Whether your idea of the perfect barbecue is as simple as a few bangers in a bun, or something as intricate and cheffy as a whole-roasted lemon sole, there is a barbecue out there to meet your needs. “When people ask me about barbecues, I ask them: ‘What is it that you actually want?’’’ says Matt Black, chef director of Valletta. “Some people want a design piece for their garden, some want something they use once a year, and others want something to do smoking, direct cooking, and a range of things.”
As well as function, buyers should consider what kind of flame they are after. “Personally, I love cooking on a pile of wood, but this takes a lot longer to get ready to cook on. The upside is, at the end of your feast, you can keep the logs burning and the flames lighting the party,” says Andy Waugh, founder of Mac & Wild and Sixes Cricket Club. A quicker option would be charcoal: “You don’t have to wait as long for the coals to be red-hot. They also produce less smoke, so can be a more enjoyable experience for you and your guests.”
“You can literally cook anything on your barbecue, it’s just a matter of trying and practicing,” says Nicolas Fagundes, S.Pellegrino Young Chef winner and sous-chef at Pichet in Dublin. He burns his charcoal “for at least 45 minutes before I cook. I like to burn all the dark-black charcoal before I start to get rid of all the toxins, which makes it easier to control the temperature.” He says he cooks everything from baked sweet potatoes to grilled aubergine slices on his barbecue. “For an all-encompassing rule, cook vegetables like you would cook a steak — three minutes on each side — and you won’t go wrong,” he says.
Though a gas barbecue is even quicker than charcoal, Gareth Ward, chef patron of the Michelin-starred Ynyshir in Snowdonia, says it imparts next to nothing in terms of flavour. Ward, who has collaborated with StarChefs on an at-home BBQ kit, says, “Ideally, you want the hot wood and hot charcoal and you want the fat to drip off the meat onto the coal,” he says. “That gives off the most incredible flavour which, in my opinion, is impossible to achieve over gas.” But, says Waugh, sometimes ease wins out. “I have two young kids, and I’m pretty time-poor at home. Gas is instant heat, so you can just get straight to work. It’s an excellent way to cook alfresco without the time involved in getting the coals ready, and you won’t smoke out your neighbours, either.”
Best overall barbecue
For general use, seven of our experts recommended the Big Green Egg. These included Jeff Baker, development chef at Farmison’s butcher in North Yorkshire, and Avinash Shashidhara of Pali Hill in Fitzrovia, who called this the “epitome” of barbecues.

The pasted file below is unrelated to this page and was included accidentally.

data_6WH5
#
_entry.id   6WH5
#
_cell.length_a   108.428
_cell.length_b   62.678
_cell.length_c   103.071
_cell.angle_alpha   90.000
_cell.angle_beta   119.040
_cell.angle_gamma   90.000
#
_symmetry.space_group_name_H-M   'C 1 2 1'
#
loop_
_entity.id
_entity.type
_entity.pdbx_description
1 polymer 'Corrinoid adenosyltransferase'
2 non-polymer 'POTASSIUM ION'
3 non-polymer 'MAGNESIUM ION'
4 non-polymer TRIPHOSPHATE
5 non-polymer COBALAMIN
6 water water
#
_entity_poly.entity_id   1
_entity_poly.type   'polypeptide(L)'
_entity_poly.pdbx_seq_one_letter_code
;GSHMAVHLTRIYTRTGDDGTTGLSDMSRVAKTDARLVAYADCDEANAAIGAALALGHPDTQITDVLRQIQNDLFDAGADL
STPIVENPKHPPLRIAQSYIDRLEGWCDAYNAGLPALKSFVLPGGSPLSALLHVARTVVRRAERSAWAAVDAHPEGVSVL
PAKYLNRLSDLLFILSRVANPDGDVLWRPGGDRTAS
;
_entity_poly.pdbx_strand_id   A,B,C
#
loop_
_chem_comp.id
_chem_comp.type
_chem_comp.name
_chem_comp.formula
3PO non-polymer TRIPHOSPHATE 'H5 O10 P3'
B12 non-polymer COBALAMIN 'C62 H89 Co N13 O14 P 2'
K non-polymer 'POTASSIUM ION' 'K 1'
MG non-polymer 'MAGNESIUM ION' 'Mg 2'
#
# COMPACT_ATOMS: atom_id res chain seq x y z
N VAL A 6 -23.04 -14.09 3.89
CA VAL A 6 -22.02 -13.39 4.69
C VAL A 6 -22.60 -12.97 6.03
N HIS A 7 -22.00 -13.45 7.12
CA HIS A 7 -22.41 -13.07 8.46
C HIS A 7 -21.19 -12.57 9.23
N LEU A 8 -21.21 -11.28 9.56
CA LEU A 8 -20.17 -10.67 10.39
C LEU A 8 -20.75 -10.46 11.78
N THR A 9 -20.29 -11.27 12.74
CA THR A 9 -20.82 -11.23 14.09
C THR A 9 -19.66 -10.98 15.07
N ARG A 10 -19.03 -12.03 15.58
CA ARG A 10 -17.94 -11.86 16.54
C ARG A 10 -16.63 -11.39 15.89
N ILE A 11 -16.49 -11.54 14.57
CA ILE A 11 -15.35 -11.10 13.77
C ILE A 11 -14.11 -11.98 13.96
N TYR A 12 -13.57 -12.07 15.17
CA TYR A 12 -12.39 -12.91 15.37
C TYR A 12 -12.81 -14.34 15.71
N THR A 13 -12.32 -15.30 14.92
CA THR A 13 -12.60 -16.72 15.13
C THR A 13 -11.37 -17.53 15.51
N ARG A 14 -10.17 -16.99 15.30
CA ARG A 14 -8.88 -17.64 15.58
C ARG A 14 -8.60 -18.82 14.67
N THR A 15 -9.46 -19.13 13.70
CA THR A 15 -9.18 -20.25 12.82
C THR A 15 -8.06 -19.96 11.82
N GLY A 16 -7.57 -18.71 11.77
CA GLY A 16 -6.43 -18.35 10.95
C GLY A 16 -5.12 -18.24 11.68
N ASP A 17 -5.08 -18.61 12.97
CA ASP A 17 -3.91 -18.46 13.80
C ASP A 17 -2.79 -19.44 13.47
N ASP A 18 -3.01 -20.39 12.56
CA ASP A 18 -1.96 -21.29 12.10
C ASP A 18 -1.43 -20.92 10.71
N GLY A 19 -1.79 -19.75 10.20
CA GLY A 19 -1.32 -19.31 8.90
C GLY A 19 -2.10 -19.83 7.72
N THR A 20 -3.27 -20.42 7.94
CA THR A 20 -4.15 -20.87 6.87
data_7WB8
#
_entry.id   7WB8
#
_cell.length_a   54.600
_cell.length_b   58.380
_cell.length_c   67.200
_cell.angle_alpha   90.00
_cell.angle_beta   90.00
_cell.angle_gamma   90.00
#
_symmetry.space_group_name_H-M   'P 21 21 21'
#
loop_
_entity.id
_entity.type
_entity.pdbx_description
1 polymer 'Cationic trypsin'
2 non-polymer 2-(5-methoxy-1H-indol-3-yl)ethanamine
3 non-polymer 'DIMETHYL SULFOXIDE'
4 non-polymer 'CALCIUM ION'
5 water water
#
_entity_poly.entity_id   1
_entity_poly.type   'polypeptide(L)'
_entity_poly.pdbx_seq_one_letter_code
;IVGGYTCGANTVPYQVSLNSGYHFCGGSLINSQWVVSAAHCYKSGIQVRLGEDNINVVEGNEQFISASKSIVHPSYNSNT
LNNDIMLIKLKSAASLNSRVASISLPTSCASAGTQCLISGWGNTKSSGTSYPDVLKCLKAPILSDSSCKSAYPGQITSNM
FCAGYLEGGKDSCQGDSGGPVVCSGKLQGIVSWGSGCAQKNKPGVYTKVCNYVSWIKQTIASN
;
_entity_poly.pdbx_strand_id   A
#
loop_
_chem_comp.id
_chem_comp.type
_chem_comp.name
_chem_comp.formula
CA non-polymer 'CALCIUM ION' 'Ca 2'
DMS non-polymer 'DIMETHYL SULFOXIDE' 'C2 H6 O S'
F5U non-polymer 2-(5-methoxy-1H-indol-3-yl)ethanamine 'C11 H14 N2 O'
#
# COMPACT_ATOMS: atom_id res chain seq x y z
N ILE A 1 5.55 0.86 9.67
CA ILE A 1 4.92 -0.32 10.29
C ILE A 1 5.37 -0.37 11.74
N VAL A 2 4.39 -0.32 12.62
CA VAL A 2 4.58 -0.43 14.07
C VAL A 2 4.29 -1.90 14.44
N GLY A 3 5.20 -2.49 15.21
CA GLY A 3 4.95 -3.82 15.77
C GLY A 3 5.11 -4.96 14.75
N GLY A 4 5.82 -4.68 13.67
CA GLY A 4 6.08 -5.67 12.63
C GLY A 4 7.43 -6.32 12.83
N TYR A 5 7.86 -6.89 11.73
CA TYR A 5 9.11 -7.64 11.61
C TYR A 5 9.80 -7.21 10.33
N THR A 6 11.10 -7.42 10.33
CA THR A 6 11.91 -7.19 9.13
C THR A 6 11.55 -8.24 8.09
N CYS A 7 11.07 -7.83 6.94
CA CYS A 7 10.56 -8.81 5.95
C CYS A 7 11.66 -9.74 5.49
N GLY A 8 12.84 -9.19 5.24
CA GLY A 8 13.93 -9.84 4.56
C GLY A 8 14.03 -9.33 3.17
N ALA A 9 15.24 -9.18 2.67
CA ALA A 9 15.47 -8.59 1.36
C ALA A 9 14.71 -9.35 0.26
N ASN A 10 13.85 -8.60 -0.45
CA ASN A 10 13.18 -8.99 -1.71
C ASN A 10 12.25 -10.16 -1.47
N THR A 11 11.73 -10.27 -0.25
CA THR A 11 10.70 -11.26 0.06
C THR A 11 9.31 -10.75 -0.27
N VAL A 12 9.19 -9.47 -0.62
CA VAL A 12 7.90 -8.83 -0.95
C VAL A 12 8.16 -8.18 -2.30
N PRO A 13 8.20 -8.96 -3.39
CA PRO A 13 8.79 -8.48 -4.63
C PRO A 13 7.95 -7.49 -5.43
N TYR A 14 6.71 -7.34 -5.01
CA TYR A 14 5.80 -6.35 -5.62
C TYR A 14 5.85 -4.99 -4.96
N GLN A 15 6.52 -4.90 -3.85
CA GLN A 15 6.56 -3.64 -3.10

The Big Green Egg is based off a kamado grill — a sophisticated kind of ceramic charcoal grill popular in Japan. “They’re very easy to maintain their temperature, so they become almost like a coal-based oven, which is super easy to use,” explained Jimmy Garcia, owner of Jimmy’s Pop Up (which includes the new BBQ Club on the South Bank). “All your food retains its moisture when you’re cooking – with anything like meats, chicken, and fish, it allows for a bit more ‘give’ on the cooking time. If you overcook your meats, chances are they will still be nice and tender, which is no mean feat.”
Gareth Ward spoke highly of the Big Green Egg, particularly how well-built they are. “They hold heat really well, they are very reliable, and they are easy to use.” Matt Black added that “the Big Green Egg is all about heat retention, so you’re using less fuel, and the heat becomes a lot more circulated due to the design.” It also came recommended by Tom McKenna, a chef and culinary director of sauce brand ’Nade, who said it was “as beautiful as it is functional,” adding that “lots of barbecuing techniques can be performed and perfected with this grill.”
As well as the barbecue being available in a variety of sizes and styles, Ward says you can buy extra tools and inserts to cook everything from pizzas to a roast dinner. “They are also incredible for smoking, and there’s a variety of different things you can do with them,” says Garcia, such as contactless direct heat or indirect heat. He says that he has started using them across all his pop-up restaurants, and his staff often comment on how easy they are to use. “For its versatility and effectiveness at barbecuing, searing, and smoking, the possibilities are endless,” says Luke French, chef owner of Jöro in Sheffield.